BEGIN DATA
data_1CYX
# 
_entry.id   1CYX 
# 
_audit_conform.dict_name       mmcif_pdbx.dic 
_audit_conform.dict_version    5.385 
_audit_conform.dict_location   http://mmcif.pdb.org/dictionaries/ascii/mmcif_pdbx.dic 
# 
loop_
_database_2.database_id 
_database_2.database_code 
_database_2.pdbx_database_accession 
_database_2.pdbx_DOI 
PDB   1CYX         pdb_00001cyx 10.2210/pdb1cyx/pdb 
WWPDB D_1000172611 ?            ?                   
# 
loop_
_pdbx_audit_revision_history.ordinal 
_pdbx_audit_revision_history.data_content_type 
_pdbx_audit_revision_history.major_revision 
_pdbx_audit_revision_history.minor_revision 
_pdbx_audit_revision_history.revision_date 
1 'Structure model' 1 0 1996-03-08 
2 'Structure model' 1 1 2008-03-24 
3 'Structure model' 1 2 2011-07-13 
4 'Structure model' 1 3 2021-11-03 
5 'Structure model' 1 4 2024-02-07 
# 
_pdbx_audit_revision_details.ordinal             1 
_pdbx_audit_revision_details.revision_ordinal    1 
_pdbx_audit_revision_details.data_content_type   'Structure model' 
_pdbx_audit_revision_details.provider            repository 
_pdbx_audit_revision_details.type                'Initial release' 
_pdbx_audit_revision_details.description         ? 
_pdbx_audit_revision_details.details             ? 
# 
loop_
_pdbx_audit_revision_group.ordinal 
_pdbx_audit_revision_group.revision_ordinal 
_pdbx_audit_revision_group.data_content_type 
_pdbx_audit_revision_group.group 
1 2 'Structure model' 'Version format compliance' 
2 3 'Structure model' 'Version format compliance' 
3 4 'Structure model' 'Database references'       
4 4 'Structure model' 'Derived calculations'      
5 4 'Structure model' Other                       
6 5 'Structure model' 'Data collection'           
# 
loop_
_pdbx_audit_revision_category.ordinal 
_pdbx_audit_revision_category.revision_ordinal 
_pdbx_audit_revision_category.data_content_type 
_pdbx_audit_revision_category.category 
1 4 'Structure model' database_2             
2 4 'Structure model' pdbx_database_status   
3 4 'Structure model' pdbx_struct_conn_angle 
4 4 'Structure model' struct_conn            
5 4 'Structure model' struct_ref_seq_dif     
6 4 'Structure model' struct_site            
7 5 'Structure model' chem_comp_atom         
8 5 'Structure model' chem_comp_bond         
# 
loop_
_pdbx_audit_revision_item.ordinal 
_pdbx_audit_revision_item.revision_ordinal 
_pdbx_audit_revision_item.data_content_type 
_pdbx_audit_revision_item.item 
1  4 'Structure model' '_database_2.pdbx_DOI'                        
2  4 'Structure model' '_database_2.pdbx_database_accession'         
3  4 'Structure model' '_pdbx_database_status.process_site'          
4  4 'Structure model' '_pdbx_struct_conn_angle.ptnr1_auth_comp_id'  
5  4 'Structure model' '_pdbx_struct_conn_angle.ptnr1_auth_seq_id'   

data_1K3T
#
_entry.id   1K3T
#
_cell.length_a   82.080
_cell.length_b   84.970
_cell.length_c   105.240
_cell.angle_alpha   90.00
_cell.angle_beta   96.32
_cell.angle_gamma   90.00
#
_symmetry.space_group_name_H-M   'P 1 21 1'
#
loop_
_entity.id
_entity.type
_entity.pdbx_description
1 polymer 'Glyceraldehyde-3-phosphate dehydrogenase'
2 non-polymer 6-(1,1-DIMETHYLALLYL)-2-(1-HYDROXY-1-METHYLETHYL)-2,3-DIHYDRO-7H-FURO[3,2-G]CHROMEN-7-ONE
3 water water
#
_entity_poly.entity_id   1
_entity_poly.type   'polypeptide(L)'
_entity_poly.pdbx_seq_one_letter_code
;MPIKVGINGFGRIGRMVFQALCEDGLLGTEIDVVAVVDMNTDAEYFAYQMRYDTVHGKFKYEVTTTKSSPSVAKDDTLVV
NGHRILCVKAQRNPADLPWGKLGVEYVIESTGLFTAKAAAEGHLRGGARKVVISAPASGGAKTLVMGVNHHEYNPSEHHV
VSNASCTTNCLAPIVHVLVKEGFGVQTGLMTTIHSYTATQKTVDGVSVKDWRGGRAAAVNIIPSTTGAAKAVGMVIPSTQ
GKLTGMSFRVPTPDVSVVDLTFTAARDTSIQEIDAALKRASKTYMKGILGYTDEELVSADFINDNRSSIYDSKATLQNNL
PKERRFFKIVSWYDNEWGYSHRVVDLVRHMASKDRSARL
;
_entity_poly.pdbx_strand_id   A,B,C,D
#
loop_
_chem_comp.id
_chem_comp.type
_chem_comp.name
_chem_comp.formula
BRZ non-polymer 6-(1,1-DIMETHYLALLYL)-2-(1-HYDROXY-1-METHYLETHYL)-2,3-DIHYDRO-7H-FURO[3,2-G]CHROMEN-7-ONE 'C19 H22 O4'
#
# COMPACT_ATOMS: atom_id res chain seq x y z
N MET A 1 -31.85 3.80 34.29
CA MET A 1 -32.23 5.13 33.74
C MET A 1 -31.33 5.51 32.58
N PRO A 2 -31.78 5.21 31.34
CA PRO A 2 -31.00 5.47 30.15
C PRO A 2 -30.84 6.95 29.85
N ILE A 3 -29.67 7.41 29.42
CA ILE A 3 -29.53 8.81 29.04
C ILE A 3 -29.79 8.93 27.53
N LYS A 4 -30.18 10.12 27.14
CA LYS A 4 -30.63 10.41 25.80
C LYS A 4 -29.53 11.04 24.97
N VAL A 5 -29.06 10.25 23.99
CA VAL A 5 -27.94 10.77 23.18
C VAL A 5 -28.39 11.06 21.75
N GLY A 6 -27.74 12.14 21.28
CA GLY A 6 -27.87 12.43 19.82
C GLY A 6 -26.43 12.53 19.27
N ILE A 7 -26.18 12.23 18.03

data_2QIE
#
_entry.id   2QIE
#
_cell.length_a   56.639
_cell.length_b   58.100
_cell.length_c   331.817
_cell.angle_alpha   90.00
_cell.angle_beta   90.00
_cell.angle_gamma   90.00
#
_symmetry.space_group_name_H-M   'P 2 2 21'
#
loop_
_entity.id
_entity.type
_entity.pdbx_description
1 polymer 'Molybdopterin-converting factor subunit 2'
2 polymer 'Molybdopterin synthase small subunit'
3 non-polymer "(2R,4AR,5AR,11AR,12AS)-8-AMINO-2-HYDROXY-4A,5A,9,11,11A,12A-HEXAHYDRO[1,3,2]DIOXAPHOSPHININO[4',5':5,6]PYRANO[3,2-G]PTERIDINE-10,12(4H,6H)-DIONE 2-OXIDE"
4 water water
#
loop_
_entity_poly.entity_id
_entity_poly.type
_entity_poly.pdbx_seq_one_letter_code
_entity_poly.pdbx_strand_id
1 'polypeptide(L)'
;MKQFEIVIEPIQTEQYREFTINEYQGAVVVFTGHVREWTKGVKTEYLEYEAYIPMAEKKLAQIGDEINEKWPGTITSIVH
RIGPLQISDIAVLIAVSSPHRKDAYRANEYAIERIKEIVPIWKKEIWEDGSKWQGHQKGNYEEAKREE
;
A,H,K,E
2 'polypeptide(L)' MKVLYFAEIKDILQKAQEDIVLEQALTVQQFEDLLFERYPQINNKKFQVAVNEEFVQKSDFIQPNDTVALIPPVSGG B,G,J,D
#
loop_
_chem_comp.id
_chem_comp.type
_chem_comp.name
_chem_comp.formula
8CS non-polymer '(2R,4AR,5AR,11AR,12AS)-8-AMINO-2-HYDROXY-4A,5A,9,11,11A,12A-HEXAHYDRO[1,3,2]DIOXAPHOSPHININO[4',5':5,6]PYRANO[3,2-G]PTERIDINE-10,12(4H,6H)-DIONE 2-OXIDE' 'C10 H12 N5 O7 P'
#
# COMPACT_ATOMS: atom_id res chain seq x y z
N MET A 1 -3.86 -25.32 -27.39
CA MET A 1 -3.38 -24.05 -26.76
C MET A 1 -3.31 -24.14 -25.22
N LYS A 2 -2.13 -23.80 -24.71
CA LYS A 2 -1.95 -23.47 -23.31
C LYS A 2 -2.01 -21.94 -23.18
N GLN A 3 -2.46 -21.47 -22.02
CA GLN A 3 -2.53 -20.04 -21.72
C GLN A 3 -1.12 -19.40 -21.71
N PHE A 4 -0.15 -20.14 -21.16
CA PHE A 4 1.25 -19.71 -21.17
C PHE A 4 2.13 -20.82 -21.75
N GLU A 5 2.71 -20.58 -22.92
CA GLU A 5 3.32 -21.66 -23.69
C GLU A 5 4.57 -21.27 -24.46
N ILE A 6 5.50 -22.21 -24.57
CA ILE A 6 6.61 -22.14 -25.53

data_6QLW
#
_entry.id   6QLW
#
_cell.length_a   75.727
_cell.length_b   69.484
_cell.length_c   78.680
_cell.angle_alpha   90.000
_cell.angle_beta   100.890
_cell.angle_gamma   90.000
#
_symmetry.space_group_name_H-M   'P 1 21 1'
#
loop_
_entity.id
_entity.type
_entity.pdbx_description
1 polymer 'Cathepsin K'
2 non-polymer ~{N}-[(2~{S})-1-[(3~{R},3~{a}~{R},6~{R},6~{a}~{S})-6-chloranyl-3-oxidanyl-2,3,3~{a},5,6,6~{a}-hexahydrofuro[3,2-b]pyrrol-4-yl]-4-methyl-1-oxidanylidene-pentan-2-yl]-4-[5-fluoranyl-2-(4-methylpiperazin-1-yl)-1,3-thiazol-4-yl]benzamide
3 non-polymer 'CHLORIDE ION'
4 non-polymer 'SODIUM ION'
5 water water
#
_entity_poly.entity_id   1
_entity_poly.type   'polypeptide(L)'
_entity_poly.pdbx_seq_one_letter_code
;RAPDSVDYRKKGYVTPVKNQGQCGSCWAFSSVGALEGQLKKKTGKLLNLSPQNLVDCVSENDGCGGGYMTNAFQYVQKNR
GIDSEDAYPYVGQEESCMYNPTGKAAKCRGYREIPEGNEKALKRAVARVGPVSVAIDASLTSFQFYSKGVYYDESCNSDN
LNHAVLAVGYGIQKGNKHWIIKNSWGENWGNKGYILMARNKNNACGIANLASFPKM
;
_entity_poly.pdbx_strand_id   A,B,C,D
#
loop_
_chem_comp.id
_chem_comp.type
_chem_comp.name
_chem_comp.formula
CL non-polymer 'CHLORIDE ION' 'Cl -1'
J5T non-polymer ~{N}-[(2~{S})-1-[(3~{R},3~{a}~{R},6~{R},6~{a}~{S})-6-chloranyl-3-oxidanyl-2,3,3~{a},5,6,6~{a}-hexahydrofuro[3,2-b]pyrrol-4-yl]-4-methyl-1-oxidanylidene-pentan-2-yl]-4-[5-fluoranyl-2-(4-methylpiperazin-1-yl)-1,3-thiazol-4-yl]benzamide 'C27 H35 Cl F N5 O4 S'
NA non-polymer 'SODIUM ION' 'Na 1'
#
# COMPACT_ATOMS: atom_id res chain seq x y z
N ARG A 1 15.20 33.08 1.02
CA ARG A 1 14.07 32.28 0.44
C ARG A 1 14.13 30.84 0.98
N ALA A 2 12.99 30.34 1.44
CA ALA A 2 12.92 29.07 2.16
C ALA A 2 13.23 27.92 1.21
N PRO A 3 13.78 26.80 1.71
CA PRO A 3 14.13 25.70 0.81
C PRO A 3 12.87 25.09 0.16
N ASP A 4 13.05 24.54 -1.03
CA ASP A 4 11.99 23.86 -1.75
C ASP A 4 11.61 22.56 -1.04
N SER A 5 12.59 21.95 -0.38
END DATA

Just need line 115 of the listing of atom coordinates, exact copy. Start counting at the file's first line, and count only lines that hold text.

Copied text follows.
C MET A 1 -31.33 5.51 32.58